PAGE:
Author: Huzeyfe Kıran
“Poetic encounter” is a phrase that I came across in my first step during my GE learning journey at CUHK. It is a ‘first step’ not only because it was brought up in my first UGFH tutorial, but also an initial step into something that which is almost shocking due its mystifying perplexity; a feeling akin to the uneasiness of having initially stepped in cold water. Having failed to understand this phrase for years and ruminating on my journey while writing this reflection, I realized that what I failed to grasp was hidden in my GE learning experiences. I realized that my GE learning journey itself is a poetic encounter.
It ‘is’ a poetic encounter because it is not just an experience but a shapeless part of me that takes shape according to my momently encounters– still to this day. In other words, being exposed to different worldviews during this journey has helped me mold my understanding of the world. And my encounter with the world reframes what I thought I had learned in this journey. Hence, it is an encounter that is not limited to my time in CUHK and is an ingredient attached to my development as a person.
It is a ‘poetic’ encounter because, throughout this journey, I have had moments of hesitation – about whether I should step out of the boundaries of my intellectual comfort zone and assumptions; dissatisfaction – whenever each unanswered question gave birth to another one; confusion – whenever I realized the immense diversity of ways of explaining the world; excitement – of flourishing as a branched individual; and joy – of meeting people, both in and outside the books, of different times, thoughts, and backgrounds. I believe it is the roller-coaster of emotions that I experienced in this journey which makes it full of life. And what is more poetic than life itself?
It is a poetic ‘encounter’ because it is a journey that I would not have been able to fit in my life story a couple of years ago as a tenacious engineering student with a practical mind that prioritized utility over nobler and more humane values. However, once you commit to your ‘first step’ in cold water and eventually acclimatize to it, you dislike getting out. Hence, I now write this as a graduating anthropology student who has released himself to an ocean that feeds from numerous water sources – with an intention of understanding the human aspect of life. And experiencing the depths of Human is a path to knowing one’s self. Without knowing one’s self, what is the purpose of knowledge? What is the purpose of living?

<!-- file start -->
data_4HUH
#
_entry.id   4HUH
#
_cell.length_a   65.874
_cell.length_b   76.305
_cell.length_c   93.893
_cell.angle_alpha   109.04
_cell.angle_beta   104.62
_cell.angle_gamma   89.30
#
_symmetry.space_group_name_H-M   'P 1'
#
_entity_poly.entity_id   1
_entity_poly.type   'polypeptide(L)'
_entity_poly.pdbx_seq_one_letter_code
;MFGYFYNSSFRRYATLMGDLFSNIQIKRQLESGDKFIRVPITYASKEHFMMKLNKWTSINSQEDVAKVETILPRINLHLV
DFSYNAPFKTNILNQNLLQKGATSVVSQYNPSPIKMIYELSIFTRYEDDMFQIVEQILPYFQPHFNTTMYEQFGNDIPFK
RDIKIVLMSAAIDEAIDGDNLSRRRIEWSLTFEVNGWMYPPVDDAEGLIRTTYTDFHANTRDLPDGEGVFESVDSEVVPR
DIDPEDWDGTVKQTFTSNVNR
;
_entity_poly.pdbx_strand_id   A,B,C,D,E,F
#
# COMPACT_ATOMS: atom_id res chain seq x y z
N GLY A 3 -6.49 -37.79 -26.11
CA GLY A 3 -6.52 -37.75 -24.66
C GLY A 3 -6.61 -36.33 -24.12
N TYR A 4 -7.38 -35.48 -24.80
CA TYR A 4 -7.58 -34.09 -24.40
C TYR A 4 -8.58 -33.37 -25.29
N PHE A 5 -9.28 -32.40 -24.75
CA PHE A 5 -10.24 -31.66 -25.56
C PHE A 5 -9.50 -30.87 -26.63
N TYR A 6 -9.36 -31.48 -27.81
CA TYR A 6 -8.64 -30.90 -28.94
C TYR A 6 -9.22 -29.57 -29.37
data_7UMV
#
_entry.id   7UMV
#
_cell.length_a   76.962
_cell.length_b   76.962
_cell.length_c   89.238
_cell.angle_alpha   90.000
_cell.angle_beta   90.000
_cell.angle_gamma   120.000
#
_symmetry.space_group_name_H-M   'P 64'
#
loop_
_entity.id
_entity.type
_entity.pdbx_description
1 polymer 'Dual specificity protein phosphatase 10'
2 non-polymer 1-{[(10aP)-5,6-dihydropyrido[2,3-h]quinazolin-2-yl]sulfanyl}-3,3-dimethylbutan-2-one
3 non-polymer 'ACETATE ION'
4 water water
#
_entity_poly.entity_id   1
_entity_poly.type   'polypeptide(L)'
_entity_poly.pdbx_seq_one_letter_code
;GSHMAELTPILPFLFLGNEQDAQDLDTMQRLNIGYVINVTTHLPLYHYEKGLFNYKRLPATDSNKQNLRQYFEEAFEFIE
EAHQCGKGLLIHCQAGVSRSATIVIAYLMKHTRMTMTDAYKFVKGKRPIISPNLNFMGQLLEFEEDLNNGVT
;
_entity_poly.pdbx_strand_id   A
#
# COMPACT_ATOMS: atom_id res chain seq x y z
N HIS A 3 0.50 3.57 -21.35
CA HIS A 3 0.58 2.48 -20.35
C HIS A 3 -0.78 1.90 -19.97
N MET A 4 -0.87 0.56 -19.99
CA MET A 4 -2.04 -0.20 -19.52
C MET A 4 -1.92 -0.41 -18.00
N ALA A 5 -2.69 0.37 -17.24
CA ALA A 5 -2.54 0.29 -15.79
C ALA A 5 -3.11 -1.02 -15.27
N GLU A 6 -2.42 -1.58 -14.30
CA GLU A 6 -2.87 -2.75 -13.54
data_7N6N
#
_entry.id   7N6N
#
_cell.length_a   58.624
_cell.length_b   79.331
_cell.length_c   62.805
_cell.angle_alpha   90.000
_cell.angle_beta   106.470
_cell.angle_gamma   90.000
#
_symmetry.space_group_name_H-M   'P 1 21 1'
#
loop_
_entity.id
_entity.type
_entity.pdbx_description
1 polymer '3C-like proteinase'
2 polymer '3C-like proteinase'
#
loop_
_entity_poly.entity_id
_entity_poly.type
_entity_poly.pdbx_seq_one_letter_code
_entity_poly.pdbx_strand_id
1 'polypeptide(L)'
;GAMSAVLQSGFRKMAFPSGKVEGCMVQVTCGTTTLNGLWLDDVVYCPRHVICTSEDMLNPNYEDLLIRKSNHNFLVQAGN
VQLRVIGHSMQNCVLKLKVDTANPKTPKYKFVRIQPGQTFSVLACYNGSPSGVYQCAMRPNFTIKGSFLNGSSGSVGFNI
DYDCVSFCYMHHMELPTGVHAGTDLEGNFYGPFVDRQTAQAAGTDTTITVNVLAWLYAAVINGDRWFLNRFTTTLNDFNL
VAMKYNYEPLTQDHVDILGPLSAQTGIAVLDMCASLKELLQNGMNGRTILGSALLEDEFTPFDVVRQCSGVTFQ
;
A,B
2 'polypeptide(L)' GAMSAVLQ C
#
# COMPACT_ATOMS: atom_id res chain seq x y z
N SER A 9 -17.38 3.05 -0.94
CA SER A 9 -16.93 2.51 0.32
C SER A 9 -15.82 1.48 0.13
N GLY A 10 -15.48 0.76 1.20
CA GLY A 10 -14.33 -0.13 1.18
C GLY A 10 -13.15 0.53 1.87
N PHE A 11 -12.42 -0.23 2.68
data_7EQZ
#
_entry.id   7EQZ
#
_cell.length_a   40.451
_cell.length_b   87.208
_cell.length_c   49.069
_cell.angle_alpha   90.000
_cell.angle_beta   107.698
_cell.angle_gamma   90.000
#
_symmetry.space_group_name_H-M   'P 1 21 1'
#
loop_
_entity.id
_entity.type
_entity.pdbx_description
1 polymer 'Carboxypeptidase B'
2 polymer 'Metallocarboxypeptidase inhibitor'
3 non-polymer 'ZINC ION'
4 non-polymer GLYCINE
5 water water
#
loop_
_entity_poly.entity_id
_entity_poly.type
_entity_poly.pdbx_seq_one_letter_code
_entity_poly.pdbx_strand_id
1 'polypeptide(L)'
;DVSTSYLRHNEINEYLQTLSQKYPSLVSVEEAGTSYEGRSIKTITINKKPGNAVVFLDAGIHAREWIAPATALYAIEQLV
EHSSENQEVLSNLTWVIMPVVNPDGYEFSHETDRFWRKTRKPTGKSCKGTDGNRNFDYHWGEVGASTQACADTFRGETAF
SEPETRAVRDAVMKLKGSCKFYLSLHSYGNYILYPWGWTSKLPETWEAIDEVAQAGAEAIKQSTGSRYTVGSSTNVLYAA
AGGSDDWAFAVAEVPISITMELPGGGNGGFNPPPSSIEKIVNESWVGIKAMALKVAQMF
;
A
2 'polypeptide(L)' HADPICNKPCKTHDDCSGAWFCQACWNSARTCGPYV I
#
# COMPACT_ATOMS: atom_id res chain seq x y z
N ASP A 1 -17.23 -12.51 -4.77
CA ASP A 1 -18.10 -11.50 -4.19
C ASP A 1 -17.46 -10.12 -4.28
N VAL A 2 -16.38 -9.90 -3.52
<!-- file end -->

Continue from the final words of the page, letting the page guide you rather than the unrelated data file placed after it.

as Yunus Emre says:
Knowledge should mean a full grasp of knowledge:
Knowledge means to know yourself, heart and soul.
If you have failed to understand yourself,
Then all of your reading has missed its call.
 The phrase is taken from David Fleming’s Dictionary of the Future – “Encounter”. https://flemingpolicycentre.org.uk/taster-3-encountering-another/
In his words, “encounter is when… that conceptual structure vanishes. And you actually meet the being, as the being coming forth from itself, as itself, revealing itself to you in a way that’s beyond your intellect; in a way that’s much more deeply intuitive and much harder to express. In fact, scientific language is not appropriate for this kind of encounter. It is poetry that does it. It is a poetic encounter.”
 Yunus Emre (born c. 1238 – died c. 1320) was a Turkish folk poet and a Sufi (Islamic) mystic. His poems, written in straightforward and austere style, concern concepts such as divine love and human destiny. His great influence was able to turn simple Anatolian Turkish dialect into a language of literature, and he is regarded as one of the greatest Turkish poets.